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Astrophysicists Reveal Largest-Ever Suite of Universe Simulations

To understand how the universe formed, astronomers have created AbacusSummit, more than 160 simulations of how gravity may have shaped the distribution of dark matter.

Lucy Reading-Ikkanda/Simons Foundation

Cambridge, MA -- Collectively clocking in at nearly 60 trillion particles, a newly released set of cosmological simulations is by far the biggest ever produced.

The simulation suite, dubbed AbacusSummit, will be instrumental for extracting secrets of the universe from upcoming surveys of the cosmos, its creators predict. They present AbacusSummit in several papers published this week in the Monthly Notices of the Royal Astronomical Society.

AbacusSummit is the product of researchers at the Flatiron Institute's Center for Computational Astrophysics (CCA) in New York City and the Center for Astrophysics | Harvard & Smithsonian. Made up of more than 160 simulations, it models how particles in the universe move about due to their gravitational attraction. Such models, known as N-body simulations, capture the behavior of the dark matter, a mysterious and invisible force that makes up 27 percent of the universe and interacts only via gravity.

"This suite is so big that it probably has more particles than all the other N-body simulations that have ever been run combined — though that's a hard statement to be certain of," says Lehman Garrison, lead author of one of the new papers and a CCA research fellow.

Garrison led the development of the AbacusSummit simulations along with graduate student Nina Maksimova and professor of astronomy Daniel Eisenstein, both of the Center for Astrophysics. The simulations ran on the U.S. Department of Energy's Summit supercomputer at the Oak Ridge Leadership Computing Facility in Tennessee.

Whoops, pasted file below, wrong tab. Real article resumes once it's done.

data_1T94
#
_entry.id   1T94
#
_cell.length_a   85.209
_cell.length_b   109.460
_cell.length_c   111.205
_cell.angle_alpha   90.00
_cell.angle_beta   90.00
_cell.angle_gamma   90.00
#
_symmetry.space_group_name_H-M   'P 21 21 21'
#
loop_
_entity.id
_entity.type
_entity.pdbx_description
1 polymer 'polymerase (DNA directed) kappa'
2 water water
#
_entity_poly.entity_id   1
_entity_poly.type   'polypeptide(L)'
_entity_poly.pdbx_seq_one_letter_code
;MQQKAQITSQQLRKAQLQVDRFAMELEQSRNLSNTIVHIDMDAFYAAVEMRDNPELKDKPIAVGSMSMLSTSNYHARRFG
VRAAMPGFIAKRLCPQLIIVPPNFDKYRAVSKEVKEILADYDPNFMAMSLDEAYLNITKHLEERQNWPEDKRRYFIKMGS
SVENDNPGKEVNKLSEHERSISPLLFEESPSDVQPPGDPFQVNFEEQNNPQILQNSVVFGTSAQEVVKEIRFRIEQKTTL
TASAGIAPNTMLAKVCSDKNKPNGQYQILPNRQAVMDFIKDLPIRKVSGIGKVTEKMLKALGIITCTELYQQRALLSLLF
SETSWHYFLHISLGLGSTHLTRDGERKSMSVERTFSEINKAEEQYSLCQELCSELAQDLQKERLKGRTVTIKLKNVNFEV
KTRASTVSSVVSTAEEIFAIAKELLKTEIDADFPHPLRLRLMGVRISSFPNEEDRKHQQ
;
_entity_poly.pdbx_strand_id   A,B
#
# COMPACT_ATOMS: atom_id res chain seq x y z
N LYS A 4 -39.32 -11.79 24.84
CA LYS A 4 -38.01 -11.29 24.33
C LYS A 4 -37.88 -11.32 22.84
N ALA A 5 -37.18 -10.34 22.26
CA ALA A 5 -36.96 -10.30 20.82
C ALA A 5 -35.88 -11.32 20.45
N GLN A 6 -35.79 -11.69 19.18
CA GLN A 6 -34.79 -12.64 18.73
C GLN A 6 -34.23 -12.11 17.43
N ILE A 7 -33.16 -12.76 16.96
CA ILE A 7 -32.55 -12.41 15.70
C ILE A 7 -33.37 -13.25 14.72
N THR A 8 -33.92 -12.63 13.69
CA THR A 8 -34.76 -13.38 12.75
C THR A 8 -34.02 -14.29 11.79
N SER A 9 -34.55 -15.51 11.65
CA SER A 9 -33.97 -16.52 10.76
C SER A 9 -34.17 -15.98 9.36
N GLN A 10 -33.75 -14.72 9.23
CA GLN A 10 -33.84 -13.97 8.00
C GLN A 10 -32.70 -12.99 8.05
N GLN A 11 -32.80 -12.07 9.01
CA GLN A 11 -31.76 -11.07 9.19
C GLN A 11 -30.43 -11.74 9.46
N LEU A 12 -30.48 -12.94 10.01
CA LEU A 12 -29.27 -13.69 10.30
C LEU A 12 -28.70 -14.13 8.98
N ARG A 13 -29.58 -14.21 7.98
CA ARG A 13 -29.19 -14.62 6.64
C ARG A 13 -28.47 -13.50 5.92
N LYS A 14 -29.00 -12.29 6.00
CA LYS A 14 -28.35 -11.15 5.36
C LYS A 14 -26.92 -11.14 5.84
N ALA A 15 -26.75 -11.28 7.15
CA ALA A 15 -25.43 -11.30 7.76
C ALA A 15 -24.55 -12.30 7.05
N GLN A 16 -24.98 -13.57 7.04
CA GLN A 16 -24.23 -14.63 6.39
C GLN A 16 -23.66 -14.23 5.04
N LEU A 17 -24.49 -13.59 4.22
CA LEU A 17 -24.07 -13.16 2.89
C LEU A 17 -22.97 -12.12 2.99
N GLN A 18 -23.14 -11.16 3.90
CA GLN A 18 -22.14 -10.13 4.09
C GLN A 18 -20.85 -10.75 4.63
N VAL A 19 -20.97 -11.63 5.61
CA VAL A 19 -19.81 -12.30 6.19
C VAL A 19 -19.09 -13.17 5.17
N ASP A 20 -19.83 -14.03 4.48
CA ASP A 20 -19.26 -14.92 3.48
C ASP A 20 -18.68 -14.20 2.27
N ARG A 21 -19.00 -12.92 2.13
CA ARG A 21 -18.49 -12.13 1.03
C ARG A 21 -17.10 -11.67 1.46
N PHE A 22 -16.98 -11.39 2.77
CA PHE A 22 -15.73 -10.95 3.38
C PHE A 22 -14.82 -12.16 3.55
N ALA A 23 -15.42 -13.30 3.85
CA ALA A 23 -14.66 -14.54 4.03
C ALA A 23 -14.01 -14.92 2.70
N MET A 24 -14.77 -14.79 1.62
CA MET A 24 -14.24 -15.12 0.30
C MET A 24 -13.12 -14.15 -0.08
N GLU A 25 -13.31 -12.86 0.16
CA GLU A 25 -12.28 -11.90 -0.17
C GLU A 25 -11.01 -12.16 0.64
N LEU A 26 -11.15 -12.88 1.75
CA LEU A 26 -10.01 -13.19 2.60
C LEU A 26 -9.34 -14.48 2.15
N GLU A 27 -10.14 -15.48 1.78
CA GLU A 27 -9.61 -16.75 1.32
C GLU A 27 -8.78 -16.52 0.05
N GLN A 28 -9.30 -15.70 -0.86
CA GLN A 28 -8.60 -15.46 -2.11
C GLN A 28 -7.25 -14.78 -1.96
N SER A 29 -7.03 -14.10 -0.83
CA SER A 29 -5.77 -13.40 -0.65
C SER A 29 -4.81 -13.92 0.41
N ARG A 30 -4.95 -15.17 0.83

Several space surveys will produce maps of the cosmos with unprecedented detail in the coming years. These include the Dark Energy Spectroscopic Instrument (DESI), the Nancy Grace Roman Space Telescope, the Vera C. Rubin Observatory and the Euclid spacecraft. One of the goals of these big-budget missions is to improve estimations of the cosmic and astrophysical parameters that determine how the universe behaves and how it looks.

Scientists will make those improved estimations by comparing the new observations to computer simulations of the universe with different values for the various parameters — such as the nature of the dark energy pulling the universe apart.

"The coming generation of cosmological surveys will map the universe in great detail and explore a wide range of cosmological questions," says Eisenstein, a co-author on the new MNRAS papers. "But leveraging this opportunity requires a new generation of ambitious numerical simulations. We believe that AbacusSummit will be a bold step for the synergy between computation and experiment."

The decade-long project was daunting. N-body calculations — which attempt to compute the movements of objects, like planets, interacting gravitationally — have been a foremost challenge in the field of physics since the days of Isaac Newton. The trickiness comes from each object interacting with every other object, no matter how far away. That means that as you add more things, the number of interactions rapidly increases.